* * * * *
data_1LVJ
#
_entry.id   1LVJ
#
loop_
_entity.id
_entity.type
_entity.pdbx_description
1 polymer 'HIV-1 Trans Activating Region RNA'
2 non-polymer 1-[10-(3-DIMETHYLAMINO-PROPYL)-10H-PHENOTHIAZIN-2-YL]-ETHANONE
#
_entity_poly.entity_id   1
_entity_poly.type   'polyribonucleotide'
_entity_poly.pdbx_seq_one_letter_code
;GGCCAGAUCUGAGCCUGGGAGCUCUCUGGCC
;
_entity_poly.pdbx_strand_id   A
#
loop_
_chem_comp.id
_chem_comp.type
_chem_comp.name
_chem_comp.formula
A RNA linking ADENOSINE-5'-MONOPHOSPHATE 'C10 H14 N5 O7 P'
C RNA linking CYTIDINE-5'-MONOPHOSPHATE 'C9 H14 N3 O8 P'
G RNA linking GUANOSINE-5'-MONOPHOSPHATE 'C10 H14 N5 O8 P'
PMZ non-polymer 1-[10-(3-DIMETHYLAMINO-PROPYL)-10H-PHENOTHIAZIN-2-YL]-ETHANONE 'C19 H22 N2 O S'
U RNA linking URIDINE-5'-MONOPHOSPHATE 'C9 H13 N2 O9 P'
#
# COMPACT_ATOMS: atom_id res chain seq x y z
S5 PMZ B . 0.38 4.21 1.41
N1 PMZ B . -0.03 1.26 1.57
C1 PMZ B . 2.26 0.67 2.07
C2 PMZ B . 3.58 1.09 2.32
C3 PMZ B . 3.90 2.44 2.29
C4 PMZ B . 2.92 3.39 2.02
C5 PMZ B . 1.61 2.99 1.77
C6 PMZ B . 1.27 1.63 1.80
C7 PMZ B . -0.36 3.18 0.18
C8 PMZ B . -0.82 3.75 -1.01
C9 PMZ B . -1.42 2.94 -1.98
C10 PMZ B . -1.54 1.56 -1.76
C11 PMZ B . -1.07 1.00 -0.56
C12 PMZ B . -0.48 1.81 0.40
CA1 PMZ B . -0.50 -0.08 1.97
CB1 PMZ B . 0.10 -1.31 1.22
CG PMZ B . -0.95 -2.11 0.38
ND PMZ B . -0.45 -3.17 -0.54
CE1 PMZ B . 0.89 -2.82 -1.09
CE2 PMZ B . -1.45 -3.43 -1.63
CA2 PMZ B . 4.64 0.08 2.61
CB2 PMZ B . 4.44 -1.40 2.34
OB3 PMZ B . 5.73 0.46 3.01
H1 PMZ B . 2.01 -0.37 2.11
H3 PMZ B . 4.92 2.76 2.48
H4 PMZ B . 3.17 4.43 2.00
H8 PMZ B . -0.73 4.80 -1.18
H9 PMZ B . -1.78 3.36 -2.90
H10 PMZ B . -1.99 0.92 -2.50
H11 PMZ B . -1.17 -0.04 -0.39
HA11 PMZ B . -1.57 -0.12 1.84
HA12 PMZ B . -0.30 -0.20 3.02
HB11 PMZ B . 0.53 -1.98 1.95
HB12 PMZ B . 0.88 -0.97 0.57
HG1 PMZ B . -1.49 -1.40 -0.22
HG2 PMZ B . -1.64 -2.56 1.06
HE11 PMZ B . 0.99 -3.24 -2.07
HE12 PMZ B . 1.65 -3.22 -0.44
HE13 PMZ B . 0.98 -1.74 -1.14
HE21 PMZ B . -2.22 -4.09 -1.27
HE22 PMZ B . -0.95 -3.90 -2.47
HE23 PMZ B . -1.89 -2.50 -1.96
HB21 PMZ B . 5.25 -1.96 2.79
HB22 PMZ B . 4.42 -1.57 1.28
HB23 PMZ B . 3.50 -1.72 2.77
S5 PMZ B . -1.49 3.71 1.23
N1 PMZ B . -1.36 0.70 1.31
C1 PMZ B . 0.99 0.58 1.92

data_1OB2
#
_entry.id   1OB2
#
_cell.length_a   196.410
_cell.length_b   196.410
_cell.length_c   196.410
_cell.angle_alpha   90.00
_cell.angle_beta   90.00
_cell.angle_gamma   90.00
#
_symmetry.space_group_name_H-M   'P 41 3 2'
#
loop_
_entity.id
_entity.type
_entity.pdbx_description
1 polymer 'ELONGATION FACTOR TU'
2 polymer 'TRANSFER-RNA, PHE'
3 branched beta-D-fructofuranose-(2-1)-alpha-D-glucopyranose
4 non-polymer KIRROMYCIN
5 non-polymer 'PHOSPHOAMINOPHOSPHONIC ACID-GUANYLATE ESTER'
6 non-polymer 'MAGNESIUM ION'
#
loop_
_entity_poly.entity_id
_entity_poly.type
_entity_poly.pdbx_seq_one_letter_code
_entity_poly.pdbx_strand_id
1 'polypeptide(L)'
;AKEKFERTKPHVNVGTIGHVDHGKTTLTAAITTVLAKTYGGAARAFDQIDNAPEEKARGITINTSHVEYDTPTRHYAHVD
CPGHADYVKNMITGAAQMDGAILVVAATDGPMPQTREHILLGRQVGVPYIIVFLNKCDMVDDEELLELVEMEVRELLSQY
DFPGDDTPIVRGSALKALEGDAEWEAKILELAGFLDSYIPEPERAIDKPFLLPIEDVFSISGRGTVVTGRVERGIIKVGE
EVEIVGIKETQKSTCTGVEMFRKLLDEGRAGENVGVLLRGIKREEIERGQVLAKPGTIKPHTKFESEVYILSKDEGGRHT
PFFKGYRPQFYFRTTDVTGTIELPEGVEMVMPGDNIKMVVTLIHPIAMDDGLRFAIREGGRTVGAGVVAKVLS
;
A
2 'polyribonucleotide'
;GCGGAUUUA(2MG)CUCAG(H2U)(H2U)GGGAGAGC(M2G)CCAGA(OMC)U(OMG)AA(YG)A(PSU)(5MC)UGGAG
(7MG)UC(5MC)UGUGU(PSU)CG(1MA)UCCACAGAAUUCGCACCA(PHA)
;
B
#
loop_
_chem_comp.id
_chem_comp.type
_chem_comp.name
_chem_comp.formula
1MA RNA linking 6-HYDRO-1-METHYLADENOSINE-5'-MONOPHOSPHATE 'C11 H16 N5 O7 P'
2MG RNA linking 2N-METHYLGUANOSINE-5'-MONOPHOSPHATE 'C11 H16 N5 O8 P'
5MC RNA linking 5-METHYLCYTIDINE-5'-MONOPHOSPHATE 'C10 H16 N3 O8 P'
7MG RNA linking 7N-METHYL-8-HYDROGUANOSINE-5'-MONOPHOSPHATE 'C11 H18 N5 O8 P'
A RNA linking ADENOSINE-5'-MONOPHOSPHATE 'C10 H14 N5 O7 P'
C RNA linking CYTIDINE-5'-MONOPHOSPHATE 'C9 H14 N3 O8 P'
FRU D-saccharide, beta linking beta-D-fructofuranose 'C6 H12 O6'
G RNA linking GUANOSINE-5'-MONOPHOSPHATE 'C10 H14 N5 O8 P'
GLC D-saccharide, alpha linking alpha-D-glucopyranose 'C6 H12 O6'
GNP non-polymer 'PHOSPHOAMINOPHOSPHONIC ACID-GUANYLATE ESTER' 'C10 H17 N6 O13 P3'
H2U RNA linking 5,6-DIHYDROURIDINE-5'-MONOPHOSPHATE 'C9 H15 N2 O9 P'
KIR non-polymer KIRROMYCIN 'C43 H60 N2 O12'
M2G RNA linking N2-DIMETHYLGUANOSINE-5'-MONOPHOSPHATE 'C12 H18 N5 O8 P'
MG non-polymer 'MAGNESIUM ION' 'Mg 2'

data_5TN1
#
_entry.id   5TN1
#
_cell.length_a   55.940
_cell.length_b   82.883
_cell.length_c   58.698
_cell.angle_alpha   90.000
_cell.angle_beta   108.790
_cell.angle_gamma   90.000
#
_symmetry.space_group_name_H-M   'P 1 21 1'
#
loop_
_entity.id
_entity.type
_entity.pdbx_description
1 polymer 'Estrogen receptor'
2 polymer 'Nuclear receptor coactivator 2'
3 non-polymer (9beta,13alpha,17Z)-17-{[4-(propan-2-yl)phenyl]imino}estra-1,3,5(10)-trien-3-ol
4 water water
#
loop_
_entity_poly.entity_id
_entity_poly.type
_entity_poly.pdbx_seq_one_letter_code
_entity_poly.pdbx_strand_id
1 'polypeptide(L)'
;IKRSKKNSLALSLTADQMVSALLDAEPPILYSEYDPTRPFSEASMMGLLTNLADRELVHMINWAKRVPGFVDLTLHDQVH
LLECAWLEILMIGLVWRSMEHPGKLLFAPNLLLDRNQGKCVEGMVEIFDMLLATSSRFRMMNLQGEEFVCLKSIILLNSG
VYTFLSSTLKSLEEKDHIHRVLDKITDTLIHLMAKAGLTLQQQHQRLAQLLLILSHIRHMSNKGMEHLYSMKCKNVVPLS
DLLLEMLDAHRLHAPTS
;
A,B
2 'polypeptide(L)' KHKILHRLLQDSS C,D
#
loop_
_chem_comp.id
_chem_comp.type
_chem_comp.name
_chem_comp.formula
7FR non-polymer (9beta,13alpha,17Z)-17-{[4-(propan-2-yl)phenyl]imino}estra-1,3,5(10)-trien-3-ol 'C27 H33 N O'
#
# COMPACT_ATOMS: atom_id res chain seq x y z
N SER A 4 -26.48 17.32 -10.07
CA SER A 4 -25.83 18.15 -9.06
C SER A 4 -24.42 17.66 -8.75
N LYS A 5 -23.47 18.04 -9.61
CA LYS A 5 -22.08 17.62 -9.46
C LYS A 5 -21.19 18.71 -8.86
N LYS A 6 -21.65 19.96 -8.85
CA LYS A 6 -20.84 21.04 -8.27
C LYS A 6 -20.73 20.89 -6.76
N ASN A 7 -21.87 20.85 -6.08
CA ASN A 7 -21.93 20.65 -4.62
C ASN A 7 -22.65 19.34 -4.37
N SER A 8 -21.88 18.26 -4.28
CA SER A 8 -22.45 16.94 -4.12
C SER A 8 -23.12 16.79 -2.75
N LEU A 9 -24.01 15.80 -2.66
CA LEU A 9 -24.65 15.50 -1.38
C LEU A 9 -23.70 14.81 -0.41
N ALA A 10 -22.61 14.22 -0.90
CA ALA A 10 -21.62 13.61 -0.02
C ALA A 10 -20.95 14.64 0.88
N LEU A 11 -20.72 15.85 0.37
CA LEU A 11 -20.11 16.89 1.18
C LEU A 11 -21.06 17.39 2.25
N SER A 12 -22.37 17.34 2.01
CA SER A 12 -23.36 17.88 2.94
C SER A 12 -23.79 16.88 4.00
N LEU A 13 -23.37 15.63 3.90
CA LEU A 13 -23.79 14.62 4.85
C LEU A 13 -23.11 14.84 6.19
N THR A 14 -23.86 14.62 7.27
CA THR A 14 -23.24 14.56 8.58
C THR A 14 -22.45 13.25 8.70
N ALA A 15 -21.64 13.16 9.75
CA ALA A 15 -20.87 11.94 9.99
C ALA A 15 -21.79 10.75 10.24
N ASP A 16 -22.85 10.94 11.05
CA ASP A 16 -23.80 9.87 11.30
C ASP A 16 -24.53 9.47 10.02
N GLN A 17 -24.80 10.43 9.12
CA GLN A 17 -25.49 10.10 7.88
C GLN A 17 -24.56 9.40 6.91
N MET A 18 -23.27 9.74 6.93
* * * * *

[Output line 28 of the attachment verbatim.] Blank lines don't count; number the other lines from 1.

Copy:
U RNA linking URIDINE-5'-MONOPHOSPHATE 'C9 H13 N2 O9 P'